About Me

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Tea-drinking introvert found either behind a book or within arm's reach of one. Book reviewer, and book sniffer. You may have seen me on W24, BooksLive, Aerodrome, Bark Magazine, CultNoise Magazine, or Expound Magazine.

20 Dec 2019

Review: Hello, my Name is May by Rosalind Stopps

May had a stroke. The ambulance people inform her that they only got to her after two days, but she’s sure that can’t be right. There’s also the small problem of not being able to speak – every word May attempts comes out as a pitiful dribble of spit. On top of that, her body won’t listen to her anymore; her muscles have a mind of their own, and it’s all about rebellion. She is trapped, a prisoner inside a half-functioning frame that limits her every action. The only option left for May is to retreat into her mind, and into the past.

May spends a great deal of her time recalling her life – wondering what she could have done differently, how she could have been better. As if the restrictions on her body were not punishment enough, she’s taken to beating herself up mentally, too.

However, a new purpose presents itself with the budding relationship between her friend, Jackie, and an eerily familiar and somewhat sinister man by the name of Bill, who reminds May a little too much of her abusive ex-husband. Determined to warn Jackie and prevent another relationship defined by abuse, May needs to get her body and her mouth to agree on a single purpose; to stop the past repeating itself.

Hello, my Name is May is a decidedly uncomfortable read. Not because it is badly written or boring; on the contrary, it is a witty, sharp, and consuming narrative. No, this book causes discomfort because of the harsh realities it brings to light. From abusive relationships, psychological issues, neglect of the elderly, and a dark realization that some things cannot be controlled, Stopps highlights all the aspects of society which we generally try to avoid, in a single, glitzy expose. One can’t help but feel claustrophobic and useless and we experience May’s helplessness, and the reactions of those around her to any efforts to communicate. If Rosalind Stopps’ intention was to scare the reader, she’s hit the mark.

The contrast between this well-written and incredibly clever story and its dark subject matter is an unusual experience; the reader sways between the same emotions experienced by our protagonist - anger, sadness, frustration. This book is incredibly emotive and incredibly moving. Added to a unique story line, are several unexpected twists and a few shockers that will literally have you gasping out loud.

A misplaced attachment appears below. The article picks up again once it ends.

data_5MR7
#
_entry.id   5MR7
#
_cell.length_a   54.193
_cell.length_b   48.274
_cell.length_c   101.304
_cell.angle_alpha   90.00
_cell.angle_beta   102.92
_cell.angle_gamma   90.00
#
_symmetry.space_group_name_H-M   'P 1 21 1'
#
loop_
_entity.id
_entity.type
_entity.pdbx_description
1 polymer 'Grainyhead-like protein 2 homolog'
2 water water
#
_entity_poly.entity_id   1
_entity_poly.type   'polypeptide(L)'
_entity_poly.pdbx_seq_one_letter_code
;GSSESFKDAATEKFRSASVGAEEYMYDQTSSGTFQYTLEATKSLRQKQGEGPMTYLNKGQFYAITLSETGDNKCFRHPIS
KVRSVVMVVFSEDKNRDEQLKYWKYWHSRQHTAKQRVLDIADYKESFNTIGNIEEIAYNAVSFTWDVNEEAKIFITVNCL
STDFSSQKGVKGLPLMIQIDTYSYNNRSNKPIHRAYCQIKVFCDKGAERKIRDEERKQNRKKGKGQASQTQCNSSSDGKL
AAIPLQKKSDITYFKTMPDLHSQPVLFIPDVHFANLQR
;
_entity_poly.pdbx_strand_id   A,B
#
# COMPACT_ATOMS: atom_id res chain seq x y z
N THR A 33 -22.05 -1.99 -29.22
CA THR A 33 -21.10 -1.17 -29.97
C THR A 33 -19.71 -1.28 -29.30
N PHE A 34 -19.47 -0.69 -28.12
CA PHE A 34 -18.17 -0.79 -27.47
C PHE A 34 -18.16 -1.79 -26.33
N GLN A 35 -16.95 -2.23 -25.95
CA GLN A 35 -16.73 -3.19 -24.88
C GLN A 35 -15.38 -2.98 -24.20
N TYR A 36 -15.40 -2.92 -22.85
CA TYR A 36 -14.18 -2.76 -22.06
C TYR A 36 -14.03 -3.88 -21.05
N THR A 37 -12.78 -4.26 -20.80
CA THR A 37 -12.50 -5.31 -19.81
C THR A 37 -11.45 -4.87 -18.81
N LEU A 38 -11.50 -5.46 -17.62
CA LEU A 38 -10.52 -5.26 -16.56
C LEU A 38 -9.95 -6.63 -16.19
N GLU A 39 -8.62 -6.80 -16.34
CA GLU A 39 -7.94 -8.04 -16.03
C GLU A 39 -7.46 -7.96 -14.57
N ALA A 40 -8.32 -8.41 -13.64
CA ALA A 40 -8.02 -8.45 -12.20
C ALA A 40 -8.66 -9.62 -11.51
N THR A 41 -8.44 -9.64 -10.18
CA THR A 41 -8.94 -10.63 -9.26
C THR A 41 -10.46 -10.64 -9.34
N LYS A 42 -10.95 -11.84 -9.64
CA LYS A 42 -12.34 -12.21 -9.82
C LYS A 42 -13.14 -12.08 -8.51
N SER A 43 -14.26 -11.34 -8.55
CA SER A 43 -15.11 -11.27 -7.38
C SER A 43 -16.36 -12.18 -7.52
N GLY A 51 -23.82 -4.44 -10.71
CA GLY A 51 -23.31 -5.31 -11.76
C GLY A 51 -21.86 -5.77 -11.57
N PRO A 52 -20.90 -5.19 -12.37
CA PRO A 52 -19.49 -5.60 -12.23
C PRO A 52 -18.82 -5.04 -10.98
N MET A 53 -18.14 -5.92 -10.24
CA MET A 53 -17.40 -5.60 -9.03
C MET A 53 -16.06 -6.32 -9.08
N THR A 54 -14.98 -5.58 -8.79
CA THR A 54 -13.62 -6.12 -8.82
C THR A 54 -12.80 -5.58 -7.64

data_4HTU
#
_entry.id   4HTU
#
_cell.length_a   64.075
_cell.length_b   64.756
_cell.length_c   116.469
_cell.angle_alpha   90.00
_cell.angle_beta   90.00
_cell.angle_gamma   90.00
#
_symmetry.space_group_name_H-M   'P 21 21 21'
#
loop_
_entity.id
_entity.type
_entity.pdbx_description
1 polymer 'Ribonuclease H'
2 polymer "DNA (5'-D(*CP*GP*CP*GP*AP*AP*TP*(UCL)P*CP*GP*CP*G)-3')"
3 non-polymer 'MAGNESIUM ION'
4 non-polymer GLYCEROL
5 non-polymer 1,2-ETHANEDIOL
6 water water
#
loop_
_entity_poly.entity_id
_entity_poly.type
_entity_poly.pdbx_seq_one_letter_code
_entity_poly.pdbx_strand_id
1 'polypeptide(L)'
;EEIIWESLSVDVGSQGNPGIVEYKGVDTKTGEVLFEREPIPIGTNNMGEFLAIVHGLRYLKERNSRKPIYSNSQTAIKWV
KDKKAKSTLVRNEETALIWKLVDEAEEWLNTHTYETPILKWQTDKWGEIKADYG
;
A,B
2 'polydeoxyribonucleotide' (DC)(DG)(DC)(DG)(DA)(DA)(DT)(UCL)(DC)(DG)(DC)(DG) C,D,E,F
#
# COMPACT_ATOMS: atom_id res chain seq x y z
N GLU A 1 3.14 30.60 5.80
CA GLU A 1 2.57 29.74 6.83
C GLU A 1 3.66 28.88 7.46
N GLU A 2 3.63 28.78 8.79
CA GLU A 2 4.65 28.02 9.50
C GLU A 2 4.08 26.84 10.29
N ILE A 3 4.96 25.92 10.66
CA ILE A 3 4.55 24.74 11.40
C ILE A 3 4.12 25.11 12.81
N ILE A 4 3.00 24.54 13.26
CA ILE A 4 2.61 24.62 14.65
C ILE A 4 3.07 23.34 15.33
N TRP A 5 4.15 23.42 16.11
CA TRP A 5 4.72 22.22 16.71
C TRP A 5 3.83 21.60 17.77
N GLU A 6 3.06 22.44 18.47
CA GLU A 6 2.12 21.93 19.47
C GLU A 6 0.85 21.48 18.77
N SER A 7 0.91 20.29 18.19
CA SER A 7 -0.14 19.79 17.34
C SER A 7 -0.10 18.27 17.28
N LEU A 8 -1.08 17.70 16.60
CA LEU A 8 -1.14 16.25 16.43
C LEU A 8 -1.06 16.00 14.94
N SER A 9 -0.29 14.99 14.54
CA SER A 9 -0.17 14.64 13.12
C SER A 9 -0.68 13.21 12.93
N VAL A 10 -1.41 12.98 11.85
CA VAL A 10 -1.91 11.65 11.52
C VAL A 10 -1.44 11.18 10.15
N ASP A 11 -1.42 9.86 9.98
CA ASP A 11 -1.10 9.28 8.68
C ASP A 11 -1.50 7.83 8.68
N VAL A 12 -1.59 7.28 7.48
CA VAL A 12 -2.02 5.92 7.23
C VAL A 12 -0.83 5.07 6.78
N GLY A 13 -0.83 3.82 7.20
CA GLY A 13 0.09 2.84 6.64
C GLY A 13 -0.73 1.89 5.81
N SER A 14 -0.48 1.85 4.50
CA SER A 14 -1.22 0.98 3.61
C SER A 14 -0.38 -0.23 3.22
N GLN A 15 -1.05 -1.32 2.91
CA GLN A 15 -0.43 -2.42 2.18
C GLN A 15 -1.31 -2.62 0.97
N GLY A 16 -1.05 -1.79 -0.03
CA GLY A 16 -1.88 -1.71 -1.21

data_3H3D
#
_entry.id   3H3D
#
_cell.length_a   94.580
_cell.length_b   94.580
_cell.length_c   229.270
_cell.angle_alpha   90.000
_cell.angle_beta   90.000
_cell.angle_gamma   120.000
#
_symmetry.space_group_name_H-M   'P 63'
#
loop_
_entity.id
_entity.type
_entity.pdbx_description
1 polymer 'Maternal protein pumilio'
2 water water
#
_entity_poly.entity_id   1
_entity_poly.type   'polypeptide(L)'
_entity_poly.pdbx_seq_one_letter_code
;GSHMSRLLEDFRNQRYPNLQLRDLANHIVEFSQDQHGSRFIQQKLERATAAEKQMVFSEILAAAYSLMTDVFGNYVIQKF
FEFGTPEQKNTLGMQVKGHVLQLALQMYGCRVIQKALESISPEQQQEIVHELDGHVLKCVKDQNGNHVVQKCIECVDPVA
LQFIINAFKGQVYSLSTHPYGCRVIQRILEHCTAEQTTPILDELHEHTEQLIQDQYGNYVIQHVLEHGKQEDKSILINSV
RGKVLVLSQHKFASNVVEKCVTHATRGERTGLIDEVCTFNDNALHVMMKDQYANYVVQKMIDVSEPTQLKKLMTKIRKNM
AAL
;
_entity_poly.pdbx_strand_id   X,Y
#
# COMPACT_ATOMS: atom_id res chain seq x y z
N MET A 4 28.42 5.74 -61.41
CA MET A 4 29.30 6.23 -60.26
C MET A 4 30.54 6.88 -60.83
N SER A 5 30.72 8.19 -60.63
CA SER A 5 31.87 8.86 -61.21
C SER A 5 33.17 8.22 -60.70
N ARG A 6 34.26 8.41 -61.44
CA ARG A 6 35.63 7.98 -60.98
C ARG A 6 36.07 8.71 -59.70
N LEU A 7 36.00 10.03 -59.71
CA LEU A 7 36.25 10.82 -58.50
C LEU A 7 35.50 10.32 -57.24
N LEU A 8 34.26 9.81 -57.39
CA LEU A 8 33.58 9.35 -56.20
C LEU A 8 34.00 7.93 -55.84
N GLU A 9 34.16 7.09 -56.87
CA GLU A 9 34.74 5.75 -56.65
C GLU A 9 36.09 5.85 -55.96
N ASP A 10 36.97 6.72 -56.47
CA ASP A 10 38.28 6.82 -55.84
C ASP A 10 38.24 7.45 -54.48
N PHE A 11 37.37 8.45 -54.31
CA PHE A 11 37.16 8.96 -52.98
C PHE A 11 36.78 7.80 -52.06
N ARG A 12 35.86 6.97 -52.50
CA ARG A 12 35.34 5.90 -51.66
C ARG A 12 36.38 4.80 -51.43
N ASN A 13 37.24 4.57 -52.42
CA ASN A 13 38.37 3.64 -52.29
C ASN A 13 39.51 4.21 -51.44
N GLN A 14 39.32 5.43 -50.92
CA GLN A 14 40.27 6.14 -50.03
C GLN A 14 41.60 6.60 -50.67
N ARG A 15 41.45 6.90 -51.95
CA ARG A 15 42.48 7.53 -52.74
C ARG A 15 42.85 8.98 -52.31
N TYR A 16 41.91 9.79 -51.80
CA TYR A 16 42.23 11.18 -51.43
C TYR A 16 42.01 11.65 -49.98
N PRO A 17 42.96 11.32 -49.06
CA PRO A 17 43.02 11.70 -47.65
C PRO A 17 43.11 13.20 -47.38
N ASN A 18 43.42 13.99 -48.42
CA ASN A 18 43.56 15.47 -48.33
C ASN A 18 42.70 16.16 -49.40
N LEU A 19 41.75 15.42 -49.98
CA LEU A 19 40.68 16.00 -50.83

Rosalind Stopps has done a masterful job of highlighting the plights of various aspects of society – from the oppressed to the elderly – in a stark reminder to be thankful for what you have, and to live your life to the fullest. May is a figurehead of regret, and of things left unsaid and undone. After reading this book, you’ll want to do everything in your power to make sure you don’t end up like her.

Hello, my Name is May is like a YA novel for the elderly – is there a cute acronym for such a genre yet? Regardless, add this to the list of books you need to read soon; it’s eye-opening and a buffet for thought.

Hello, my Name is May by Rosalind Stopps is published by HQ, an imprint of HarperCollinsPublishers, and is available in South Africa from Jonathan Ball Publishers.

9 Dec 2019

Review: Return to Zero by Pittacus Lore

The kids at the Earth Garde Academy just can’t catch a break. Just when they return from a dangerous mission, before the grime and blood has even been washed off, there’s a new threat; this time, from within their own ranks. When the Academy’s controlling body attempts to replace the leadership and implant Inhibitor Chips into the brains of all the students, it’s no surprise that there’s an uproar. With factions forming between the students and staff, and the uncertainty of who to trust seem to push the Academy to tipping point, all hope seems lost. Luckily for the Garde, and for the reader, it’s at this moment that John Smith – Number Four himself – arrives to help. With him is something none of the Garde have seen before – a repentant Mogodorian, seeking tot rain among the Academy’s students.